An English pig farmer at Low Moor Farm sued a hot air balloon company after a low-flying balloon caused 250 of his pigs to stampede into a ditch. The consequences were disastrous, and costly.
In April 2012, one of Go Ballooning’s sightseeing balloons flew low over the farm. The noise of the fire burners terrified the pigs, and the farm’s cattle broke through a fence and fled 200 yards into a nearby ditch. It was a carnage: three pigs died of heart attack, and 140 sows miscarried an estimated number of 800 piglets. The next days, a boar died due to related injuries.
Other than the actual bloodbath, this accident also had dire economic consequences for Low Moor Farm, whose business is based on pigs.
In the lawsuit that ensued, the central issue was to determine the actual height of the balloon when it flew over the farm, as it is against the law for a flying object to float at a height below 1,500 feet.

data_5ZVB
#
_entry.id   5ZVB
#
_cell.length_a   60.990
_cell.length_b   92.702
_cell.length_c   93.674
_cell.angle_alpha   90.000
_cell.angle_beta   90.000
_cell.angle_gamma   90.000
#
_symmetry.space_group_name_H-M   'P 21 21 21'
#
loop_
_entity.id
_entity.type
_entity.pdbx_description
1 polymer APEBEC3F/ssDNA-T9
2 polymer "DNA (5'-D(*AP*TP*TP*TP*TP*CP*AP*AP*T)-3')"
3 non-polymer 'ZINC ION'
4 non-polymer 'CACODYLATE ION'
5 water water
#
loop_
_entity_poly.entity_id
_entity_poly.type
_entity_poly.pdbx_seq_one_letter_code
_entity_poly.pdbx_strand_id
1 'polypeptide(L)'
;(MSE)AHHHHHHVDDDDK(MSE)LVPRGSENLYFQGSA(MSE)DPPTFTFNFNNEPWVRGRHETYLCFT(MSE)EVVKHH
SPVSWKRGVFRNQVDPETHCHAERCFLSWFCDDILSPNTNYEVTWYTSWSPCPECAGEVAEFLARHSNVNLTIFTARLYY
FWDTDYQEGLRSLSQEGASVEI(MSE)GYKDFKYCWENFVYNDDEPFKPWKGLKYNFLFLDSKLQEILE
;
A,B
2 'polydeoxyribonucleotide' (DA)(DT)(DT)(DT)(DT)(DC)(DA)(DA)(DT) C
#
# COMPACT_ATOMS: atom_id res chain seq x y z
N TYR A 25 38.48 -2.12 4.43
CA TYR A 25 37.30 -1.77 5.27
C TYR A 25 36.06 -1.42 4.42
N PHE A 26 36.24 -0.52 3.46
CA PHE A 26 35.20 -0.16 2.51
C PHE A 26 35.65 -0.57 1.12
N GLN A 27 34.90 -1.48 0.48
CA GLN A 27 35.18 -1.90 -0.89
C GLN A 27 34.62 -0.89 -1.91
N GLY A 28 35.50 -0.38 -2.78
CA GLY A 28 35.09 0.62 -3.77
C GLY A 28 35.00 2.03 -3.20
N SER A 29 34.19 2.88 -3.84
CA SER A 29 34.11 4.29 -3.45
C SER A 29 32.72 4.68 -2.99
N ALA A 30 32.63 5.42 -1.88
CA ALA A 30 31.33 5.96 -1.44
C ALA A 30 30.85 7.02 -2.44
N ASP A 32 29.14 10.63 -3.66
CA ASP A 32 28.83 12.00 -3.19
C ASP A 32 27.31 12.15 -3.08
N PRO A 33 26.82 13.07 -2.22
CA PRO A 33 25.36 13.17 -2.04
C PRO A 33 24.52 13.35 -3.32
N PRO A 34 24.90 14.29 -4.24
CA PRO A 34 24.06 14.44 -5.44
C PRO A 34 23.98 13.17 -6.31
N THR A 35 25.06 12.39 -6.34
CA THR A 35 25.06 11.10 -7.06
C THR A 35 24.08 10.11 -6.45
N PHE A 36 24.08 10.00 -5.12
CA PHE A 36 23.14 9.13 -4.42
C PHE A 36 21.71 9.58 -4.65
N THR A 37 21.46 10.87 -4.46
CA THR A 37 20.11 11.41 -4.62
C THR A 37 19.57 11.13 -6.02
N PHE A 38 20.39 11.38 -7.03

The first piece of evidence in the case was a photograph that the wife of a nearby’s farmer coincidentally took that day, depicting the balloon flying over the field. The second piece was a laser rangefinder owned by Low Moor farmer Mick Gilbank, which he used to determine the exact height of the trees.
Those pieces of evidence, however, did not reveal much—that is, until a mathematician tied everything together, using nothing but trigonometry. Professor Chris Fewster, who works in the Department of Mathematics at the University of York, demonstrated that the balloon had indeed floated as close as 300 mt. (less than 1,000 feet) from the pigs. Using a trigonometric formula which included information such as the length of the balloon, the focal length of the of the camera, and the height of the trees, he first calculated the tilt of the camera and then the distance of the balloon.
Trigonometry proved the farmer right, and GoBalloon had to pay £40,000 in settlement.
“It’s the first time in 20-odd years of practice that I’ve had to use a maths expert,” the prosecuting lawyer told The Daily Mail.
Thank god trig finally came in handy. Here’s the formula that was used to calculate the tilt and angle that the camera was held to show how far the hot air balloon was from the ground: